The Nature and Ethics of Anthropological Film

Chatt Festival In India.Anthropology is widely recognised as the study of humankind, be that through cultural, physical, social or linguistic aspects. It often focuses in on certain groups, such as an indigenous tribe in Polynesia, although recently there has been a rise in so-called native anthropology, whereby a researcher would study their own culture, rather than one alien to them.

Ethnography is a set of methods by which one can complete research. It involves spending long periods of time within the community you are studying, with the goal of understanding them to a greater degree. A researcher may have an informant, who would act as their way into a community, and who might also act as their interviewee. Although it is no longer a purely anthropological framework, it is rooted in the practice as a way to build a monograph, a long-written description that attempts to document culture.

When you combine anthropology, ethnography and a camera, you might get an anthropological film. This would be a sort of visual monograph to show a cultural practice, anything from the construction of a bowl to an annual migration across thousands of miles. A picture speaks a thousand words, but it cannot necessarily communicate everything writing does. This then prompts debate over what extent anthropological film should be used as opposed to monographs, and how they can be combined for maximum effect. Should all monographs have films and vice versa? If so, which should take precedence or should they have equal value?

Some academics also argue that an anthropologist with a camera is incapable of truly making an anthropological film, in the same way that a film-maker with some ideas of anthropology is incapable. Each has their own desires for the end product – for it to be academically sound and rigorous, as well as cinematically enjoyable, but often these two requirements do not intersect. Some believe that a true anthropological film must be made by an individual who is both a trained film-maker and a trained anthropologist, and only then might it be possible that the warring factions can be harmonious enough to create an anthropological film. Any other films that were not rigorous enough in either discipline would then be defined as a film with anthropological value, but not an actual anthropological film.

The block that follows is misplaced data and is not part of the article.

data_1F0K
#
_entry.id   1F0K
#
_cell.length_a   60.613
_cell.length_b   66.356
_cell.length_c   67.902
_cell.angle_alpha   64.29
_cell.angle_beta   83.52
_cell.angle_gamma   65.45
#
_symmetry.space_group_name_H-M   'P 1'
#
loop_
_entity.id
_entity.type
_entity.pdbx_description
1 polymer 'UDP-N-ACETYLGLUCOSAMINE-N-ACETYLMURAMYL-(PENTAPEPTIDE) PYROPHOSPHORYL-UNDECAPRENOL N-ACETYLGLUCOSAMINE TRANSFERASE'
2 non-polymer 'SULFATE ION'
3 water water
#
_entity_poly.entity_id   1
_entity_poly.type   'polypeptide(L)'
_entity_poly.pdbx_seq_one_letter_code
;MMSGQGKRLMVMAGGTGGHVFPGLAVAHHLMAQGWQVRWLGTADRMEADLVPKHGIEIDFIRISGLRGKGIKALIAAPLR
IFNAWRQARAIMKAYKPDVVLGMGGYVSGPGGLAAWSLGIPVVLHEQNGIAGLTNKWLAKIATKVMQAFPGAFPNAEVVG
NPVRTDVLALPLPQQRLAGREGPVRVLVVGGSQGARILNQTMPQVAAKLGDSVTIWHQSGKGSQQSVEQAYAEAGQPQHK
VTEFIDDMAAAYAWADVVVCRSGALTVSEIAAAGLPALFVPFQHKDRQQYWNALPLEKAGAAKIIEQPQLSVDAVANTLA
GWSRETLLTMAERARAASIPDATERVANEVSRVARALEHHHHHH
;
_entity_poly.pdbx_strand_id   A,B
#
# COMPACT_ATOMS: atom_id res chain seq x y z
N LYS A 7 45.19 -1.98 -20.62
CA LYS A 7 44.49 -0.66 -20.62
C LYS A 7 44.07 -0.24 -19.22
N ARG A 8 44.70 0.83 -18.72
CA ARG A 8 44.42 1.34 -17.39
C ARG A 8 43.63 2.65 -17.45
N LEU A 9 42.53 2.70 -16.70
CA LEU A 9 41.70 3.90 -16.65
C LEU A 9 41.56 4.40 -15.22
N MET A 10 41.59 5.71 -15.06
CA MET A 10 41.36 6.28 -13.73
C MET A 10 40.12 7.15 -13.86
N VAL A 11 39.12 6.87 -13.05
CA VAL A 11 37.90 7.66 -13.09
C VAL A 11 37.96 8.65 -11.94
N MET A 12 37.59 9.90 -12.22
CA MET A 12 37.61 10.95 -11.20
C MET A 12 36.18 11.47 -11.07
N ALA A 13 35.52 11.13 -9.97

However, no matter the level of cooperation, films can still end up with strong ethical issues as well. These can occur when the subjects are asked to perform acts in a way, time or place other than they naturally would, or, in the case of several films, acts that they had long abandoned. Not only will the final result be an unrealistic representation of that practice, it can also be harmful to those involved. However, it could be argued that, for the sake of a cohesive film, such actions should be taken. For example, footage of several hunts edited together to suggest that it is all part of one big one, in order to give the viewer the fullest picture of each stage, even if they did occur at different times.

Overall, ethnological film, how it is defined, produced and used, has been a point of contention for as long as it has occurred. Nonetheless, it is often extremely valuable for researchers, as long as the process by which it was formed is well documented, and the viewer is aware of which parts have been manufactured to prevent misinformation.

Rose (Year 13)

Photo Credit
Universal Image Group

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